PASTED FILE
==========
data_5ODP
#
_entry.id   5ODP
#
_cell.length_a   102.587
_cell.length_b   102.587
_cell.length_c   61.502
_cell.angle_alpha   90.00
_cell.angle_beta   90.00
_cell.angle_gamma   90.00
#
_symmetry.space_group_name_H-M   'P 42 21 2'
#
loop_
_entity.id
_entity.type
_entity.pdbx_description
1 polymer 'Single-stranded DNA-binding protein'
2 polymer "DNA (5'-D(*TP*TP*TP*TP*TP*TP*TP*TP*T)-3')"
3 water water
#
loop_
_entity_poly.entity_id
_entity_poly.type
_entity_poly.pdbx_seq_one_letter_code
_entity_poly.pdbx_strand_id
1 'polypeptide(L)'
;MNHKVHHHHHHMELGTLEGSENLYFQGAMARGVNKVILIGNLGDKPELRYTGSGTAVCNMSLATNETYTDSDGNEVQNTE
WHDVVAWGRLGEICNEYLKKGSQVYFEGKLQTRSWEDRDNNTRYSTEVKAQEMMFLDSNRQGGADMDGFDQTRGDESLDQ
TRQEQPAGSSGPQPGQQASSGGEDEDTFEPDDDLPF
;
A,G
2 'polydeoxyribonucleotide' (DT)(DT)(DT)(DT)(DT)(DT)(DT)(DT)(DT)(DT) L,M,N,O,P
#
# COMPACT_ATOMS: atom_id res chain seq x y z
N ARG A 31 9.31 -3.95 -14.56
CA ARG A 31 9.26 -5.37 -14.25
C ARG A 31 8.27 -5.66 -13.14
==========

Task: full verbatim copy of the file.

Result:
data_5ODP
#
_entry.id   5ODP
#
_cell.length_a   102.587
_cell.length_b   102.587
_cell.length_c   61.502
_cell.angle_alpha   90.00
_cell.angle_beta   90.00
_cell.angle_gamma   90.00
#
_symmetry.space_group_name_H-M   'P 42 21 2'
#
loop_
_entity.id
_entity.type
_entity.pdbx_description
1 polymer 'Single-stranded DNA-binding protein'
2 polymer "DNA (5'-D(*TP*TP*TP*TP*TP*TP*TP*TP*T)-3')"
3 water water
#
loop_
_entity_poly.entity_id
_entity_poly.type
_entity_poly.pdbx_seq_one_letter_code
_entity_poly.pdbx_strand_id
1 'polypeptide(L)'
;MNHKVHHHHHHMELGTLEGSENLYFQGAMARGVNKVILIGNLGDKPELRYTGSGTAVCNMSLATNETYTDSDGNEVQNTE
WHDVVAWGRLGEICNEYLKKGSQVYFEGKLQTRSWEDRDNNTRYSTEVKAQEMMFLDSNRQGGADMDGFDQTRGDESLDQ
TRQEQPAGSSGPQPGQQASSGGEDEDTFEPDDDLPF
;
A,G
2 'polydeoxyribonucleotide' (DT)(DT)(DT)(DT)(DT)(DT)(DT)(DT)(DT)(DT) L,M,N,O,P
#
# COMPACT_ATOMS: atom_id res chain seq x y z
N ARG A 31 9.31 -3.95 -14.56
CA ARG A 31 9.26 -5.37 -14.25
C ARG A 31 8.27 -5.66 -13.14